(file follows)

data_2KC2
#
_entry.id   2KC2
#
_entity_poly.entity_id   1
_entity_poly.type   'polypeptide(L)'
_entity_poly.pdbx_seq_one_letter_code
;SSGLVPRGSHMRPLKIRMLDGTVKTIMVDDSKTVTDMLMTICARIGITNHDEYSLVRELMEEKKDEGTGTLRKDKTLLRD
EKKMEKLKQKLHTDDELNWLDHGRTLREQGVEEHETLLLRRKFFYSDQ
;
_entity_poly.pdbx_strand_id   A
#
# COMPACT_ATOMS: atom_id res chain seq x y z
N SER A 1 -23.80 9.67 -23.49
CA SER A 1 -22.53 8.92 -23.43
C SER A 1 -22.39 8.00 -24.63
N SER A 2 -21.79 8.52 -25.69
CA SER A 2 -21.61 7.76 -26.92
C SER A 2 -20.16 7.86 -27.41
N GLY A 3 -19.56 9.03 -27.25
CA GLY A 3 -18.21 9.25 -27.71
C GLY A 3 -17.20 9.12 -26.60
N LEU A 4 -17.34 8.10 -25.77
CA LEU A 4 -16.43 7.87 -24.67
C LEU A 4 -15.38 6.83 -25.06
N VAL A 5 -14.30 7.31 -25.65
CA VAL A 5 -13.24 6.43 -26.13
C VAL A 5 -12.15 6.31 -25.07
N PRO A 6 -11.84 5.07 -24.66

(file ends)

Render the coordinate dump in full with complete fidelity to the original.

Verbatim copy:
data_2KC2
#
_entry.id   2KC2
#
_entity_poly.entity_id   1
_entity_poly.type   'polypeptide(L)'
_entity_poly.pdbx_seq_one_letter_code
;SSGLVPRGSHMRPLKIRMLDGTVKTIMVDDSKTVTDMLMTICARIGITNHDEYSLVRELMEEKKDEGTGTLRKDKTLLRD
EKKMEKLKQKLHTDDELNWLDHGRTLREQGVEEHETLLLRRKFFYSDQ
;
_entity_poly.pdbx_strand_id   A
#
# COMPACT_ATOMS: atom_id res chain seq x y z
N SER A 1 -23.80 9.67 -23.49
CA SER A 1 -22.53 8.92 -23.43
C SER A 1 -22.39 8.00 -24.63
N SER A 2 -21.79 8.52 -25.69
CA SER A 2 -21.61 7.76 -26.92
C SER A 2 -20.16 7.86 -27.41
N GLY A 3 -19.56 9.03 -27.25
CA GLY A 3 -18.21 9.25 -27.71
C GLY A 3 -17.20 9.12 -26.60
N LEU A 4 -17.34 8.10 -25.77
CA LEU A 4 -16.43 7.87 -24.67
C LEU A 4 -15.38 6.83 -25.06
N VAL A 5 -14.30 7.31 -25.65
CA VAL A 5 -13.24 6.43 -26.13
C VAL A 5 -12.15 6.31 -25.07
N PRO A 6 -11.84 5.07 -24.66